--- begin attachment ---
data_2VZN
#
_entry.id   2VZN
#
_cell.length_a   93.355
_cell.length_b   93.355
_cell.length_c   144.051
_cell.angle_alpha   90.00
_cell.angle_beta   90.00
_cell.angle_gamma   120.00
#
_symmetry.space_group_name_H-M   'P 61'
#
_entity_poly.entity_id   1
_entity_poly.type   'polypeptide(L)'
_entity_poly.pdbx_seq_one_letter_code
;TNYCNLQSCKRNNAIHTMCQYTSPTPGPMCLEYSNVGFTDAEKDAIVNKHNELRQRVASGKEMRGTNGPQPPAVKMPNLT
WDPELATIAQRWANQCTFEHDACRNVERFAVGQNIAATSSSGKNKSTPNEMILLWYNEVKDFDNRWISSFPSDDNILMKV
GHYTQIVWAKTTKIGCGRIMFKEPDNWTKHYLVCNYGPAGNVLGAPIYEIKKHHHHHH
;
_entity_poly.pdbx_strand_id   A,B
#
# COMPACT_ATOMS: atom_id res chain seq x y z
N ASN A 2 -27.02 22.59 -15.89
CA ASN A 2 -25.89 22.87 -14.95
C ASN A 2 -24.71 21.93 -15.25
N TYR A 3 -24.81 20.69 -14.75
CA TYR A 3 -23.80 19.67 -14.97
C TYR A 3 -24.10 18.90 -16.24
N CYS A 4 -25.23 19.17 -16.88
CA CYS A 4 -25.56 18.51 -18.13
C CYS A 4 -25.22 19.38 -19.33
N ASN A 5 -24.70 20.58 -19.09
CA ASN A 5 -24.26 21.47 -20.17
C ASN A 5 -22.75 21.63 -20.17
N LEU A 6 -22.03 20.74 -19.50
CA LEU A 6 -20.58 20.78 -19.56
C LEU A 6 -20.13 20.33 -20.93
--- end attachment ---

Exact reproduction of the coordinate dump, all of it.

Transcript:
data_2VZN
#
_entry.id   2VZN
#
_cell.length_a   93.355
_cell.length_b   93.355
_cell.length_c   144.051
_cell.angle_alpha   90.00
_cell.angle_beta   90.00
_cell.angle_gamma   120.00
#
_symmetry.space_group_name_H-M   'P 61'
#
_entity_poly.entity_id   1
_entity_poly.type   'polypeptide(L)'
_entity_poly.pdbx_seq_one_letter_code
;TNYCNLQSCKRNNAIHTMCQYTSPTPGPMCLEYSNVGFTDAEKDAIVNKHNELRQRVASGKEMRGTNGPQPPAVKMPNLT
WDPELATIAQRWANQCTFEHDACRNVERFAVGQNIAATSSSGKNKSTPNEMILLWYNEVKDFDNRWISSFPSDDNILMKV
GHYTQIVWAKTTKIGCGRIMFKEPDNWTKHYLVCNYGPAGNVLGAPIYEIKKHHHHHH
;
_entity_poly.pdbx_strand_id   A,B
#
# COMPACT_ATOMS: atom_id res chain seq x y z
N ASN A 2 -27.02 22.59 -15.89
CA ASN A 2 -25.89 22.87 -14.95
C ASN A 2 -24.71 21.93 -15.25
N TYR A 3 -24.81 20.69 -14.75
CA TYR A 3 -23.80 19.67 -14.97
C TYR A 3 -24.10 18.90 -16.24
N CYS A 4 -25.23 19.17 -16.88
CA CYS A 4 -25.56 18.51 -18.13
C CYS A 4 -25.22 19.38 -19.33
N ASN A 5 -24.70 20.58 -19.09
CA ASN A 5 -24.26 21.47 -20.17
C ASN A 5 -22.75 21.63 -20.17
N LEU A 6 -22.03 20.74 -19.50
CA LEU A 6 -20.58 20.78 -19.56
C LEU A 6 -20.13 20.33 -20.93